24/07/2014 - 15:09

Commodity cycle keeps on turning

24/07/2014 - 15:09


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The iron ore and gold mining industries have served Western Australia well during the past decade, but that does not mean they will do the same job over the next decade, especially if the switch to other minerals evident on world markets gathers pace.

Commodity cycle keeps on turning

The iron ore and gold mining industries have served Western Australia well during the past decade, but that does not mean they will do the same job over the next decade, especially if the switch to other minerals evident on world markets gathers pace.

A number of significant milestones have been passed in recent days, including a fresh slide in the prices of iron ore and gold, and fresh highs reached by aluminium and zinc.

What’s happening is a classic example of how commodity markets work in cycles, with iron ore and gold suffering from oversupply (and falling prices) while other metals, which have been suffered from a lack of fresh investment, are entering a period of short supply and rising prices.

Nickel, a WA speciality, has enjoyed a remarkable price revival thanks to the supply squeeze caused by Indonesia’s ban on the export on unprocessed ore. Even coal, the hardest hit mineral, is showing the first beneficial effects of mine closures and supply cutbacks.

Two of the top-performing companies on the Australian stock market this month are coal miners. Whitehaven Coal is up 18 per cent and New Hope Corporation is up 11.5 per cent, not because of a sudden upward move in the coal price, but due to the expectation that prices cannot go any lower and higher prices might be on their way as investment in the sector dries up, mines close and new developments are mothballed.

The rotation away from commodities that have performed well into a fresh set of neglected commodities will be a challenge for WA industry, government and investors, because everyone has become overexposed during the boom years and might not be able to quickly adapt to a fresh set of circumstances.

It would, however, be unwise to ignore the evidence building on the stock market and in commodity markets. It also might pay to keep an eye on the investment decisions of WA’s richest people, some who are starting to allocate their spare cash to non-mining investments.

The move by Gina Rinehart and Andrew Forrest to expand their interests in beef production, at almost the same time, was not coincidental. They remain heavily exposed to iron ore, but some of their spare cash is going elsewhere.

What Mrs Rinehart and Mr Forrest can see is a time when it will be much harder to extract profits from iron ore, especially if the price resumes its downward drift (it hit a low of $US89 a tonne in June, and a three-week low overnight of $US94.50/t).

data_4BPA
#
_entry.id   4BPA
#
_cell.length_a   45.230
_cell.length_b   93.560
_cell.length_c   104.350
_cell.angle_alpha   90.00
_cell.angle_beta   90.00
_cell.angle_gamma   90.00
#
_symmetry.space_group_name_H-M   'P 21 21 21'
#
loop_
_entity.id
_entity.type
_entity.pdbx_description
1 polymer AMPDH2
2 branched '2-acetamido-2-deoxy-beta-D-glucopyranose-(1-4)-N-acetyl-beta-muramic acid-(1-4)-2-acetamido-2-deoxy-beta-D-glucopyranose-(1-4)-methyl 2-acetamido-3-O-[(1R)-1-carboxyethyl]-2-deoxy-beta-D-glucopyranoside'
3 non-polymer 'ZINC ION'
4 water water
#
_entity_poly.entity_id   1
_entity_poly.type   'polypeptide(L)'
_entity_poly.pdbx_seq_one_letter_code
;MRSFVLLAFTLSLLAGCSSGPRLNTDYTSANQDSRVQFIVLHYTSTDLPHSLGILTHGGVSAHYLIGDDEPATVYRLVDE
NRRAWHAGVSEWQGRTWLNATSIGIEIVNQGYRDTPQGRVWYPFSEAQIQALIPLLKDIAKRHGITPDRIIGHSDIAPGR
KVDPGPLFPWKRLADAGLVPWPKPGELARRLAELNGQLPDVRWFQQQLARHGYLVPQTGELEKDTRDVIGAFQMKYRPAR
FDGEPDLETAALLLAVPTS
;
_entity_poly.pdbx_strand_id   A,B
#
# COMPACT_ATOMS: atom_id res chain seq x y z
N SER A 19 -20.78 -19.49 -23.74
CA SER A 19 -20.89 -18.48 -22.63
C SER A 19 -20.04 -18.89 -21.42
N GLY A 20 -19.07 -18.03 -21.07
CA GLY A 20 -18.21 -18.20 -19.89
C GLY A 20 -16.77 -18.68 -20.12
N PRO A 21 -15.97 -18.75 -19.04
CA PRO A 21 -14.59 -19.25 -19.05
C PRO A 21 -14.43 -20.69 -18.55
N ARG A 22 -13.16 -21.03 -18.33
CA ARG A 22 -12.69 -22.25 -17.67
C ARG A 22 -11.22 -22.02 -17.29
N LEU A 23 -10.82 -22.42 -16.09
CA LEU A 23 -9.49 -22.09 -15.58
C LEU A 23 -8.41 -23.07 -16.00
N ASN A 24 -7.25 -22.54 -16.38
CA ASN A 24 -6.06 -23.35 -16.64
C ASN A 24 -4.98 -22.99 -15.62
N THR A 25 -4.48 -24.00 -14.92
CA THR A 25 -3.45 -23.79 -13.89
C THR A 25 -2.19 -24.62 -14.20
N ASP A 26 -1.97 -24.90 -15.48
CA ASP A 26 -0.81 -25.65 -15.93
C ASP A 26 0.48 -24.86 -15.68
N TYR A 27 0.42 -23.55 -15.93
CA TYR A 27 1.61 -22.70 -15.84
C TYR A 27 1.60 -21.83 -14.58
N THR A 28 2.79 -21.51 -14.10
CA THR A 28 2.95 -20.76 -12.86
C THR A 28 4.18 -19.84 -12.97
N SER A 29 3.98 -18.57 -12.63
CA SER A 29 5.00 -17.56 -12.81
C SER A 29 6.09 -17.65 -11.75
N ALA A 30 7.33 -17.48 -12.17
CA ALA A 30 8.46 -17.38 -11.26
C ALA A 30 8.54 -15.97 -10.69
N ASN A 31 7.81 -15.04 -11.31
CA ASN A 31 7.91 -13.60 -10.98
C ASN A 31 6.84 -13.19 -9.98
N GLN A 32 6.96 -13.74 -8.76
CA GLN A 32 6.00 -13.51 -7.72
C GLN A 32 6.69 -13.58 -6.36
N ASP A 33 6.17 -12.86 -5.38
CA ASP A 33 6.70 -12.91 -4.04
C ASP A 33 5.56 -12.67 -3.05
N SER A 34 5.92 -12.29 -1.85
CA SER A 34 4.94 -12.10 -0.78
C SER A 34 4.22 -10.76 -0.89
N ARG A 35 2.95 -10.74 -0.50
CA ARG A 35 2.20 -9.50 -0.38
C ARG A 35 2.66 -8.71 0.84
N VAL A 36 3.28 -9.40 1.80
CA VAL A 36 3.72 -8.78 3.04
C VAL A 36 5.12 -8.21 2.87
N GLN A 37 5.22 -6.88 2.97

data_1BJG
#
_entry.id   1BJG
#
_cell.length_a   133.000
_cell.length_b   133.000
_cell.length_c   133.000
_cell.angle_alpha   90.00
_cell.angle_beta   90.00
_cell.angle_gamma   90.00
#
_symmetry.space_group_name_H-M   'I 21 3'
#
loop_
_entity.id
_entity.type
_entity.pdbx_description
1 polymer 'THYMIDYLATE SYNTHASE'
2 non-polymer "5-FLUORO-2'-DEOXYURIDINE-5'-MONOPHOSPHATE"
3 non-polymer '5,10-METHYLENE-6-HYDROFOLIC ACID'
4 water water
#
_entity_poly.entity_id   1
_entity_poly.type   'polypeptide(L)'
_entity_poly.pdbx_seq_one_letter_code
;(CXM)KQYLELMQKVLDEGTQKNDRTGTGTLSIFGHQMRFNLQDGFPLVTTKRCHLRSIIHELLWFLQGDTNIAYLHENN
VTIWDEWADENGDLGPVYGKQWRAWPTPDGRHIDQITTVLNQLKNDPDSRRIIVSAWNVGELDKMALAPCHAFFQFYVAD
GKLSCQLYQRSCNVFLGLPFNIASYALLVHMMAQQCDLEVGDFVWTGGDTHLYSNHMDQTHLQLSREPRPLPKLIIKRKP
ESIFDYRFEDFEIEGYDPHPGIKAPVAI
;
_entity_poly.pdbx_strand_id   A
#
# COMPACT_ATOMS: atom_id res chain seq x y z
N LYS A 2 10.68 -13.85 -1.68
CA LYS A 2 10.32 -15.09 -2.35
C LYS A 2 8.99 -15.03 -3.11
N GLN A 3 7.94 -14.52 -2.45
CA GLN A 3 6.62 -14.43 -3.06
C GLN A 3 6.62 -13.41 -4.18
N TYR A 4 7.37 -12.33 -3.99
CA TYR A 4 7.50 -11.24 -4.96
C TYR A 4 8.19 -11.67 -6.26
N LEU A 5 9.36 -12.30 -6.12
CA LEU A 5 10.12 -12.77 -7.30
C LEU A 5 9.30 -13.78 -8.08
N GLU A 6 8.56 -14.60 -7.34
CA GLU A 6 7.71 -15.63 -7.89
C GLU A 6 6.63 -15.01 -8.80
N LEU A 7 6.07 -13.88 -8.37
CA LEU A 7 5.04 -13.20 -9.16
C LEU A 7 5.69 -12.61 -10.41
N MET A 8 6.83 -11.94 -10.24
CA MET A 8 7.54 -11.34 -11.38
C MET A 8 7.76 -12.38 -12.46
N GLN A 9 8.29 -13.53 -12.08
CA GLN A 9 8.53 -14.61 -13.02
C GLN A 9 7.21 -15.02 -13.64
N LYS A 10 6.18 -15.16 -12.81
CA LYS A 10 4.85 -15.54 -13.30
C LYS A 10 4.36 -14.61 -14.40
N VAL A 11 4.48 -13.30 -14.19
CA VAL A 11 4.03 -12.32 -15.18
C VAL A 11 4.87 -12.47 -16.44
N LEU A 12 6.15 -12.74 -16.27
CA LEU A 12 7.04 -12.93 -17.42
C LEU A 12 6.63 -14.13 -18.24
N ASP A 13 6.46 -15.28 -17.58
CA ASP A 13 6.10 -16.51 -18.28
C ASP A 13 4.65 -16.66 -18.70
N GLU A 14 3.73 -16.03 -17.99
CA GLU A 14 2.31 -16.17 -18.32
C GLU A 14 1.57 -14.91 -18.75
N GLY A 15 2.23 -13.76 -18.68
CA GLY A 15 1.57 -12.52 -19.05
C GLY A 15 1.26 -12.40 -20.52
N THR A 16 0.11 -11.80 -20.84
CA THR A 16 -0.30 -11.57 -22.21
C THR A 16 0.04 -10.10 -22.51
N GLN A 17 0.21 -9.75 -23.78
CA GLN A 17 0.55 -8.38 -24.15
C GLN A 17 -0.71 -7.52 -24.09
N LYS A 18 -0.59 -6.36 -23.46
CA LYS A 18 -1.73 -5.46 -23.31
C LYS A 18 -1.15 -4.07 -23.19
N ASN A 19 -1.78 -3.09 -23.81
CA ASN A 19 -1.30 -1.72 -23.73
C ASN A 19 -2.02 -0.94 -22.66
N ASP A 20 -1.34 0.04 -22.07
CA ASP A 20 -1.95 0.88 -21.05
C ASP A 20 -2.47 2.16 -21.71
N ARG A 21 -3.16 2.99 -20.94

That latest price is for premium quality ore, with a 62 per cent iron content and low impurities, is not the price most WA producers get paid because steel mills are enforcing quality discounts on a market entering a period of oversupply.

Discounting is starting to affect producer behaviour, with Atlas Iron earlier today announcing its plan to boost production of its premium product (standard fines) and limit production of lower quality material (value fines), a move that’s a form of ‘high grading’ an orebody to overcome a period of lower prices.

Gold is also suffering from declining investor interest, and while it is impossible to understand what really drives gold (one day it’s a commodity, the next it’s a currency) the price is struggling to stay above $US1,300 an ounce – and a number of local goldmining companies are struggling produce gold at less than $US1,300/oz.

Contrast the weakening prices for iron ore and gold with strengthening prices for other minerals, metals, and beef, as China switches from a time of building things to a time of eating well.

The nickel revival is the best example of what might happen to other commodities over the next few years; and while the 40 per cent rise in the nickel price to $US8.58 a pound could be reversed should new Indonesian President Joko Widodo overturn the ore-export ban, local miners are enjoying a much-needed boost to their profits.

Zinc, a metal produced in relatively small quantities in WA, might make a comeback as an exploration target as it sets fresh three-year price highs thanks to declining global stockpiles. Last night, zinc hit $US1.07/lb, up 24 per cent from mid-March when it was selling for US86c/lb.

Aluminium, which is not made in WA but does use WA alumina for its production, is up 20 per cent over the past six months, trading last night at a 17-month high of US89c/lb compared with US74c/lb in February.

The rotation into minerals other than iron ore and gold can be seen clearly in the performance of Australia’s two biggest miners, BHP Billiton and Rio Tinto, where another metal, copper, is attracting the greatest attention of management and shareholders.

Both companies have boosted copper output to catch an expected increase in demand; and while the price has not moved up substantially, yet, the global stockpile of copper is shrinking – an essential precursor to a price hike.

Some doors might be closing but others are opening.


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